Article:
Three African American residents of Virginia filed a lawsuit Friday contending that their constitutional rights were violated by the process recently used to pick a Democratic challenger to convicted Del. Joseph D. Morrissey (I-Henrico). Morrissey was recently found guilty of a misdemeanor charge of contributing to the delinquency of a minor. In a special election Jan. 13, he won decisively against both a Republican and the Democratic Party’s chosen candidate. The lawsuit, filed in federal court, argues that the Democratic Party, in its haste to distance itself from Morrissey, intentionally excluded African American voters from the process of nominating the challenger. African Americans make up about 60 percent of the House of Delegates district in question.
Officials recounted all votes for the seat of Mt Coot-tha following an overnight break-in at an Electoral Commission office. Police have confirmed they are investigating the attempted burglary at an office on Lang Parade, Milton, where state election ballot papers for the seat are being counted and stored. The Electoral Commission later confirmed the security incident at the Mt Coot-tha Returning Officer’s office had been resolved and there had been no disturbance to the integrity of vote counting. “All material in the office had been counted over the weekend and today’s check count and audit confirms that figures remain unchanged,” a commission statement said.
According to a study, more people used Internet voting during the last municipal election than ever before, but the relatively new method of marking a ballot shouldn’t be regarded as a panacea to improve voter turnout and political engagement. “Of the 97 (Ontario) municipalities that used Internet voting in 2014, voter turnout increased in 52 communities and decreased in 44 from 2010,” explained Dr. Nicole Goodman, research director with the Centre for e-Democracy, which helped fund the Internet Voting Project (www.internetvotingproject.com). Results of the study, which included survey feedback from Internet voters in 43 municipalities, including Cambridge, will be released online next week. Goodman shared highlights during a webinar this past Thursday (Jan. 29) afternoon.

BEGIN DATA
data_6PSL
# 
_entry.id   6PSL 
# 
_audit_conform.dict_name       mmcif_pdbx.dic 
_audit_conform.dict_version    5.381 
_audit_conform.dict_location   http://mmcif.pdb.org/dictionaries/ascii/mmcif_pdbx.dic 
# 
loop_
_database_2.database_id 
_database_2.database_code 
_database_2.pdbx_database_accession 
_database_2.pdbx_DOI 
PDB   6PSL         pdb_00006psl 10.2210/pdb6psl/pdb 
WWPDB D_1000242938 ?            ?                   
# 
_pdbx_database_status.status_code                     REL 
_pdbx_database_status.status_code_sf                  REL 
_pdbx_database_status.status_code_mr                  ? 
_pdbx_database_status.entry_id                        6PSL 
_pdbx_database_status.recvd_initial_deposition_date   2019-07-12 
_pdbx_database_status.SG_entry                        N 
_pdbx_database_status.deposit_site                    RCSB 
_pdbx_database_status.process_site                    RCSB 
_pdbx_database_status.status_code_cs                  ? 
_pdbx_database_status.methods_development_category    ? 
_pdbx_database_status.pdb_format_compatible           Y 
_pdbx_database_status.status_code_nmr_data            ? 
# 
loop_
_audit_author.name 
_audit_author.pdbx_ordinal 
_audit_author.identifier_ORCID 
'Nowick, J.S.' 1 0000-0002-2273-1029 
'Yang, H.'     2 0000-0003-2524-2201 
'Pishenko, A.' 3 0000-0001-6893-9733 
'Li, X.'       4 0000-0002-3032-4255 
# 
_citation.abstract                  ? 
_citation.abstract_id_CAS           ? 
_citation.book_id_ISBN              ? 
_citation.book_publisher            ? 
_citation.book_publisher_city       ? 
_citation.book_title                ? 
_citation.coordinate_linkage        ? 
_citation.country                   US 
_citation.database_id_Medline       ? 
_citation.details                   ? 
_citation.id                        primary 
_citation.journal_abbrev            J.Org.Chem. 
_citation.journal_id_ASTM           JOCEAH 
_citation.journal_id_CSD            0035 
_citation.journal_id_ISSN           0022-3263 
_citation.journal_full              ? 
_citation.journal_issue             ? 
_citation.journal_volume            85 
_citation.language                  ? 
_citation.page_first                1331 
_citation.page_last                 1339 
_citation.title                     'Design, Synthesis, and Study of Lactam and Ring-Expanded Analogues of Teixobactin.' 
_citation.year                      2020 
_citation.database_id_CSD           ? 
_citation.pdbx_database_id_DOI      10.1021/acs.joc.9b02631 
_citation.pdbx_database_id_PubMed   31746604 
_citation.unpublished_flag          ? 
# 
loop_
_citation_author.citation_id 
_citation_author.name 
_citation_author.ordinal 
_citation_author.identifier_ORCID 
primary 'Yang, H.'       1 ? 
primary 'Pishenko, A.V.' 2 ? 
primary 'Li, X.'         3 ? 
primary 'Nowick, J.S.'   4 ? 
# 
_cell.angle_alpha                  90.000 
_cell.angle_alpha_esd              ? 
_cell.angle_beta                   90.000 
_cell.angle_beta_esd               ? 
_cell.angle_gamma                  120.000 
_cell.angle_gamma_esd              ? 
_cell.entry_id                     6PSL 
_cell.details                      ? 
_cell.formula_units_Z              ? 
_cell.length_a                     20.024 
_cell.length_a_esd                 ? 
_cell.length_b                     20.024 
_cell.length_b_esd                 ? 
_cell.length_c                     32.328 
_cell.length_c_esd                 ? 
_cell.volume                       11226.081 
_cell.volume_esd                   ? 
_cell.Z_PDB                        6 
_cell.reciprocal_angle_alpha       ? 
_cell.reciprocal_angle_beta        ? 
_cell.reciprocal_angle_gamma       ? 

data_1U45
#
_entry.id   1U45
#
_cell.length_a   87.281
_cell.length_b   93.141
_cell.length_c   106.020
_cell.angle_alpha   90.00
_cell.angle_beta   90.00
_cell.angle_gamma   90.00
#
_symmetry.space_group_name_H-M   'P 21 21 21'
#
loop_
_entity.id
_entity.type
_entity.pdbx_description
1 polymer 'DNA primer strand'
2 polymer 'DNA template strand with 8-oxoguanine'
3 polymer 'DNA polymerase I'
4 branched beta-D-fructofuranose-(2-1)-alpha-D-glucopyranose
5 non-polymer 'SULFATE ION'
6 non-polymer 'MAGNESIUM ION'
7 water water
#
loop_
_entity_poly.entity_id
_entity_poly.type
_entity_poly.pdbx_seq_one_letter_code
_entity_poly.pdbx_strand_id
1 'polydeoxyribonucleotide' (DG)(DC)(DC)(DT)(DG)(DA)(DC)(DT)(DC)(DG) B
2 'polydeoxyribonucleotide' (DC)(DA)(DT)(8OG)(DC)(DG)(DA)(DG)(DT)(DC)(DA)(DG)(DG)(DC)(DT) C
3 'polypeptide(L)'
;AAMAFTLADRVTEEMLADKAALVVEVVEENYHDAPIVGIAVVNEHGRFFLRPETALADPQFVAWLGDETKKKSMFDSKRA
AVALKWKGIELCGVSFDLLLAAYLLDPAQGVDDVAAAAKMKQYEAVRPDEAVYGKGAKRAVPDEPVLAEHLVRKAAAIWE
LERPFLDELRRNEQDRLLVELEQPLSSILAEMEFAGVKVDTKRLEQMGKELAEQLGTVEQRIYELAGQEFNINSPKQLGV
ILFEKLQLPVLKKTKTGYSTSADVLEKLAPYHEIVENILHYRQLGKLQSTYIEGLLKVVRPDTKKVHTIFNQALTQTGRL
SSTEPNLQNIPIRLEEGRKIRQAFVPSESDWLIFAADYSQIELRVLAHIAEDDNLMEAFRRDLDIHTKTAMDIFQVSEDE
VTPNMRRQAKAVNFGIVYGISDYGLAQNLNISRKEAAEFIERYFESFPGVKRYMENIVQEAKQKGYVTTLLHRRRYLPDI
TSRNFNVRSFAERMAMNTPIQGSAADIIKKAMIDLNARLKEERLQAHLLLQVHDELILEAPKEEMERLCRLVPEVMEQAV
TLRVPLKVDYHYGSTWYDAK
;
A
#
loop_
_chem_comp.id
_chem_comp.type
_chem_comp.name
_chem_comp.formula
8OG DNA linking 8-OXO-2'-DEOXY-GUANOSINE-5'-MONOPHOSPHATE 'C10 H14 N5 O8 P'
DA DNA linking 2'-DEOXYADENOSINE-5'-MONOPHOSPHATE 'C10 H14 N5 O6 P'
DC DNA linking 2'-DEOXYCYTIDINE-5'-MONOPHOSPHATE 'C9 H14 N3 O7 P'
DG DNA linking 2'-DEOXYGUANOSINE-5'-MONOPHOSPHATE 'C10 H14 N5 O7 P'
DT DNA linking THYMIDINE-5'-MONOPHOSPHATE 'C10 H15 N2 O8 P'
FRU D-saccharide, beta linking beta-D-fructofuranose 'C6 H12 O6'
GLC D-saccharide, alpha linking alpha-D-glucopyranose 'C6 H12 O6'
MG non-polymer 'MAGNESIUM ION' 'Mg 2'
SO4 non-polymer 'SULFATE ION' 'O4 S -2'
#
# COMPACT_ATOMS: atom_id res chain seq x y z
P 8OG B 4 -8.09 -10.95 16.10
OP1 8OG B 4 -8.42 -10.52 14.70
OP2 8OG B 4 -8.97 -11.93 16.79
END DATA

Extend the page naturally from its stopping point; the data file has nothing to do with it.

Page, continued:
A relentless campaign of slaughter by Boko Haram militants coupled with widespread administrative chaos threatens to leave tens of millions of Nigerians unable to vote in the country’s looming general election. The February 14 ballot will be the first election in the young democracy’s history in which polls suggest a close race between two rival candidates. Nigeria is Africa’s most populous country, the continent’s largest economy, and a key regional ally for the U.S. But spiralling violence by the Islamist sect Boko Haram has forced upward of one million people to flee their homes and rendered a huge swath of the northeast almost uninhabitable. Compounding that, Nigeria’s top security official revealed earlier this month that half of the electorate — some 30 million people — had yet to receive their polling cards just three weeks before the ballot.